A dusty evening, crowded metro, earphones blaring with loud music – a normal going-back-home scenario for Delhites. And that’s where I had my first ‘uncomfortable event’ on Delhi Metro.
I caught the metro from Noida Sector 16, a ‘general’ coach (questionable, why not the women’s coach, will be explained later). The train being extremely crowded, I sought refuge next to a pole to lean on for my ride till Rajiv Chowk. A man, probably in his 50s, stared at me for a while. I chose to ignore. Stares are quite common (as women, we have normalised this kind of behaviour). That’s when I noticed he was scanning me head to toe. Every time I looked at him, he turned away, only to look back.
He visibly hung onto the overhead-rails, drooping to look into my phone. Real close. A whisk of his breath, uncomfortable glares and posture made me certain he was drunk. I shut the movie I was watching, to look at him and let him know I was aware. Although he appeared to look away, he still bent down to catch a view of the clothes I was wearing and yes, tried to look inside my clothes.
Just for those who might have already judged the clothes I was wearing, I wore a long shirt with long sleeves and collars and ankle-length yoga pants. Whew, safe there, because, if I were to wear short clothes, I invited the stare.
I couldn’t move an inch. I tried shifting positions around the pole. Nothing helped. I could still smell his foul breath.
I thought of getting off the metro, but the arrival time of the next metro made me reluctant. So I stayed.
Every time the metro stopped at a station, I prayed for someone to just stand between the man and me. I looked at every other person around me with helpless eyes, crying internally of course, for help. I just wished somebody noticed. I just hoped that this man got off at some station, soon. As the crowd cleared, I moved away from his sight.
As the metro stopped at Rajiv Chowk, I was glad I was getting rid of him. But, he got off there too. I took a different route, so that he lost track of me, just in case. I stopped and checked around for a while. I skipped a metro.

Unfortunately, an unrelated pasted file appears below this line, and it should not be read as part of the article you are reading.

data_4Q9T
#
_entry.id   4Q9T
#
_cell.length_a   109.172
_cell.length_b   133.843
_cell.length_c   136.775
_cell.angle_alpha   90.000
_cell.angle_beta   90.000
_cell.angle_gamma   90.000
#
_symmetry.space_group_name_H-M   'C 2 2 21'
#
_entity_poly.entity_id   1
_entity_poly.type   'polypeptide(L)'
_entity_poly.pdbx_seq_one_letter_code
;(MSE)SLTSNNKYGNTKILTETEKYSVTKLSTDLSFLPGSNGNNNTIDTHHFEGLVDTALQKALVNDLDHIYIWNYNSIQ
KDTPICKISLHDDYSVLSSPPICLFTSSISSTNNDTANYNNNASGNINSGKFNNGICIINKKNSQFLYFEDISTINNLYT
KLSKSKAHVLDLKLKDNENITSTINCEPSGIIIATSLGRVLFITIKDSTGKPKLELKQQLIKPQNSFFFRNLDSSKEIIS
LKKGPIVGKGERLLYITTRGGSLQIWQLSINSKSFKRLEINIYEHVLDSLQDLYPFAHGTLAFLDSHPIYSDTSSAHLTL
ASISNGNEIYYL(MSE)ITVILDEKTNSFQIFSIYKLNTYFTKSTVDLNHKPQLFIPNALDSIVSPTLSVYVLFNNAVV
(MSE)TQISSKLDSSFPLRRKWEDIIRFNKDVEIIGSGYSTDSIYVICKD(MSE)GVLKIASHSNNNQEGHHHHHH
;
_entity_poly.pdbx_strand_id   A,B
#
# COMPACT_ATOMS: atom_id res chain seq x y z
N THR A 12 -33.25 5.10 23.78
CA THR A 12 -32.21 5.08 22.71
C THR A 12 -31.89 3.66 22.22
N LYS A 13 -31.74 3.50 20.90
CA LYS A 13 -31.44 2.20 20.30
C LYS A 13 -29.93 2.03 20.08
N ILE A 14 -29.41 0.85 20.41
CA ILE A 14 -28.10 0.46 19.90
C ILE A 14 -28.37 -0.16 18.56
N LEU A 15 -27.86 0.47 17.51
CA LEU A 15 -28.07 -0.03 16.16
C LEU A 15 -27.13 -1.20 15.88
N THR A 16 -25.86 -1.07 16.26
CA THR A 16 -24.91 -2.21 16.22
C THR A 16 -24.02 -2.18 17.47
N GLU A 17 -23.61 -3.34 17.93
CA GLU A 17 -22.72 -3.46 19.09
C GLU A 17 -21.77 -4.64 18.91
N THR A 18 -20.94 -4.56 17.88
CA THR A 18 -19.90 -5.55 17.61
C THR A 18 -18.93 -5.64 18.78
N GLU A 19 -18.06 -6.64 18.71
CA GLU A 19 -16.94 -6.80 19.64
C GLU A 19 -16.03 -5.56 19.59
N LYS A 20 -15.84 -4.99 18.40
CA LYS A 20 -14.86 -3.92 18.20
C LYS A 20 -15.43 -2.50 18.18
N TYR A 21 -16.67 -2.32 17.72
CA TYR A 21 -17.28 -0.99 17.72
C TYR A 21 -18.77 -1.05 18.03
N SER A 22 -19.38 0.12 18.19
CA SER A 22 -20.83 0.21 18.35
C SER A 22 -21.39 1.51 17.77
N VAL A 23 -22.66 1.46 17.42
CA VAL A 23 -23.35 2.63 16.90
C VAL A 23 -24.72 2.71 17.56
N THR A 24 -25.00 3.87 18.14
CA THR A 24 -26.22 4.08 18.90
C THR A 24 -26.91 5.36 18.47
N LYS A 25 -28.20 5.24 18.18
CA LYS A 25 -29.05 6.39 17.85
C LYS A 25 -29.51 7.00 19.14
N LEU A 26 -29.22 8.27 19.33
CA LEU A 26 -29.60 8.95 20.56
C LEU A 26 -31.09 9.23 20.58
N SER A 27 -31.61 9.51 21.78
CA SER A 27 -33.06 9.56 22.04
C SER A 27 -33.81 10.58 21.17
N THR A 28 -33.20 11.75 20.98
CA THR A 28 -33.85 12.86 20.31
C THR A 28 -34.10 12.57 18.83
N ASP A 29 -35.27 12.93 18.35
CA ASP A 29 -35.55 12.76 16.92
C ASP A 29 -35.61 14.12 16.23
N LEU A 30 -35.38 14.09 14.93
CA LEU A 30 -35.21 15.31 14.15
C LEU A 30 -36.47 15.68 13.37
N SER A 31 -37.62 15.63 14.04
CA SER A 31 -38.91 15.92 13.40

And then, I reached home safely. Yay!
To all those who read through, and thought, that’s just a daily thing, you gotta go through if you’re on public transport. I refuse to go through it.
If you say, he just stared, and that’s not a big deal. I refuse to be stared at by random drunk men who make my commute uncomfortable.
The very act of being disturbed by just a stare brought in a realisation of the fear that has been instilled in our gender.
I have heard stories of men who brush against women’s bodies. I have heard stories of men leaning on women. Metros are crowded, you know.
Yesterday, I experienced a trailer of what my commute to work is going to be like for the rest of my life. Yesterday, I got my own little story to tell. Yesterday, I heard my heart pounding with fear, and also trying to gather the courage to shout at him if he took a step ahead, to touch me.
I still wonder why I did not speak up. I still wonder why, the otherwise ‘strong’ me felt weak. I still blame myself, I could have reacted. I could have told him to stand away. I regret it.
While I advice friends to stay strong and voice discomfort, I failed. Horribly.
Now back to your doubt. Why didn’t I go in the women’s coach?
Well, the last point must have triggered many.
Argument No. 1: It’s better to be in a crowded coach of women than of 90% men.
Ans. Well, yes. But women’s coach is more crowded. I can’t breath. Nobody can in fact.
Argument No. 2: If I chose to ride a mixed coach, I must bear with the stares and brushes. In short, I must bear with the molestation.
Ans. Dear people, it is not just the metro. The women’s coach shall protect me during my commute. But what happens after I get off? What happens when I stand in line to get my token, to swipe my card to exit, when I’m in a bus, when I’m in a rickshaw, when I’m out there. In the real world.
Will the DMRC, or anybody who questions my decision to take the mixed coach to build women-only facilities for me and other women, around the world? How long can you protect us by isolating us?
The problem is the mentality, ladies and gentlemen.
I recently saw a YouTube video, where staring men were confronted. One of them says, “Girls deserve to be raped if she is wearing shorts clothes, or those clinging to the body. because she provokes them.” and the other one, objectified women, comparing her to the Taj Mahal, and that he shall stare till his heart pleases.
Watch the video by Slang here:
This video creeped me out. Just like yesterday’s event.
The post was first published on my blog.